In recent years, researchers have noticed a disturbing trend. The leading causes of death for people under the age of 50 are changing. In the past, it was ischaemic heart disease – heart attacks and associated conditions. But today, the main causes are much more sinister.
For instance, death certificate data suggests that natural causes were the leading cause of death for people between 35 and 49 was heart problems between 2001 and 2010. However, the narrative flipped after 2011, with suicides and poisoning with intent becoming the leading killers.
It wasn’t just this age group that saw an increase in deaths either. Men and women aged 20 to 34 also saw a massive increase in the rates of suicide. And now, these deaths represent around 22 percent of deaths in this age group.
The question for medics is what, if anything, they can do about it? Given the holistic nature of the problem, direct medical interventions are unlikely to be effective. It’s not just about providing treatment to at-risk groups, but also challenging society’s underlying assumptions and methods.
Take the notion that everyone should be successful. Philosophically, it’s impossible. Not everyone can be super successful and rich. That’s not how the world works. However, psychologically, that’s what many people believe. They think that they have to outshine everyone else. And when they don’t, they feel worthless.
The suicide data is particularly worrying, as this is rising sharply year-on-year. Why are so many young people choosing to take their own lives? Getting answers to this question will require a degree of soul searching and asking fundamental questions about how society is changing. The rate of suicide was dramatically lower twenty years ago for young people. But that’s changing. We need to figure out why.
Car accidents are another major cause of death and a leading reason why people go to a wrongful death lawyer. However, this is where there is some good news: the actual number of deaths is going down, despite the fact that there are more cars on the road and total mileage is rising.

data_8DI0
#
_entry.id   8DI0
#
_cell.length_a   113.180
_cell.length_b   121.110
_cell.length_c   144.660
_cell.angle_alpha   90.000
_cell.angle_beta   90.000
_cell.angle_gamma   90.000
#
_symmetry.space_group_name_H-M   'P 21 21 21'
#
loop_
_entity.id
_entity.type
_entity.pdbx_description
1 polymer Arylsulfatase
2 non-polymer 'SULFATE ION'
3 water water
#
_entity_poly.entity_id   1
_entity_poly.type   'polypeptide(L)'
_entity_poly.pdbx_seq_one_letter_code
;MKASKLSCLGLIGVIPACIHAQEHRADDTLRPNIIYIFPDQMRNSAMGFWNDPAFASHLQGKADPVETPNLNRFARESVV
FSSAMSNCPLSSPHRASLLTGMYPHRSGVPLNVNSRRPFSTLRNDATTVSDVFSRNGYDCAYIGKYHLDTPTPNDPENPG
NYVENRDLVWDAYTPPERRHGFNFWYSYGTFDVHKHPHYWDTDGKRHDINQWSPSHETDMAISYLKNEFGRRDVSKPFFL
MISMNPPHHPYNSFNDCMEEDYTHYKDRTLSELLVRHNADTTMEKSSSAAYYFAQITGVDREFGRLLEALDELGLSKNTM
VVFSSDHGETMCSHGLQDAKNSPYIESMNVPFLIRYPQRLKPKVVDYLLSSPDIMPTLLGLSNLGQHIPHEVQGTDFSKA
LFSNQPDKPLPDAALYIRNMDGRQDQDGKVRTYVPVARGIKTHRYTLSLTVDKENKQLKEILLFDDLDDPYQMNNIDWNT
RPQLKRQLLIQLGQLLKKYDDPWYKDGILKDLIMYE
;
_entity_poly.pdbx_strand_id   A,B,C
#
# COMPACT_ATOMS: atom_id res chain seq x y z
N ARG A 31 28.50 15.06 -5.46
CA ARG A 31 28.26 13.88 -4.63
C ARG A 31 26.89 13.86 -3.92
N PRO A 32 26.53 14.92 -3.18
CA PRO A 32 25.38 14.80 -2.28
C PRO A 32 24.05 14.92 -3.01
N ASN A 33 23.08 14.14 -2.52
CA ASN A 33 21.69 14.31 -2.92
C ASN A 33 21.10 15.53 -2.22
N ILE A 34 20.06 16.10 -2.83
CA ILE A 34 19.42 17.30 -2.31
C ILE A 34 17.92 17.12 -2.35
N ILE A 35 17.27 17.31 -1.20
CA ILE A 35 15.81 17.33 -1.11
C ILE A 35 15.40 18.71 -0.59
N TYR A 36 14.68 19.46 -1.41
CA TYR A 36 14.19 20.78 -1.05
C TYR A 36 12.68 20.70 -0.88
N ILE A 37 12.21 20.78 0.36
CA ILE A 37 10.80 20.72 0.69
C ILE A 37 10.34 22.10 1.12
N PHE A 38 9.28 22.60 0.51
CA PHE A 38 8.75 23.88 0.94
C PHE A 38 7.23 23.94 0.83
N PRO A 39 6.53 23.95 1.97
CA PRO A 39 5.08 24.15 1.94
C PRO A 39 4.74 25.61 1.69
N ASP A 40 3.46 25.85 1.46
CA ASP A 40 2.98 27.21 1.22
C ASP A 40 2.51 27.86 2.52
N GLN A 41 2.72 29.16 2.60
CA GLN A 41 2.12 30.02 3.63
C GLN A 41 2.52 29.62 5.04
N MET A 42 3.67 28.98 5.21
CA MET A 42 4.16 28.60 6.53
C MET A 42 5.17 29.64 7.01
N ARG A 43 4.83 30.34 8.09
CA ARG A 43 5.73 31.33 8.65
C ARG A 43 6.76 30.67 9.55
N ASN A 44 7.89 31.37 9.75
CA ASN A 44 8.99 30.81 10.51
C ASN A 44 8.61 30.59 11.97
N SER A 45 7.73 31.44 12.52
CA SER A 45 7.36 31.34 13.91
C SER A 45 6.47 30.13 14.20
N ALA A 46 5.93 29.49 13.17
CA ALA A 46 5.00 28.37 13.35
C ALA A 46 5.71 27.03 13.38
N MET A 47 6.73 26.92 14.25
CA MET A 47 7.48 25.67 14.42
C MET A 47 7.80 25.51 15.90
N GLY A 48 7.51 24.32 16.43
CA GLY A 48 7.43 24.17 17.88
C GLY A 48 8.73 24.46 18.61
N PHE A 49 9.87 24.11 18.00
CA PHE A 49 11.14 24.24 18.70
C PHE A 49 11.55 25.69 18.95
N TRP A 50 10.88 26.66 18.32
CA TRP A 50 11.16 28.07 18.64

Car accidents have fallen for several reasons. For one, society is more health and safety-conscious, and people are more mindful of their actions on the road. But there have also been considerable improvements in in-car safety technology. Modern vehicles, for instance, have electronic stability control and even automatic braking to prevent rear-end collisions. Further progress here seems inevitable as technology improves. Eventually, we could get to the point where road vehicle deaths become a rarity.
Accidental poisoning – usually from drug or alcohol consumption – is also on the rise. Western civilization has developed a high level of technology. But it has done comparatively little to explore the technology of the mind. Rising depression and anxiety rates are testaments to this. The result is more people turning to self-medication to manage their feelings and emotions, effectively numbing their minds. In some cases, this is leading to accidental overdoses.
Overall, we need a more holistic approach to health. However, without considerably societal change, such changes seem unlikely.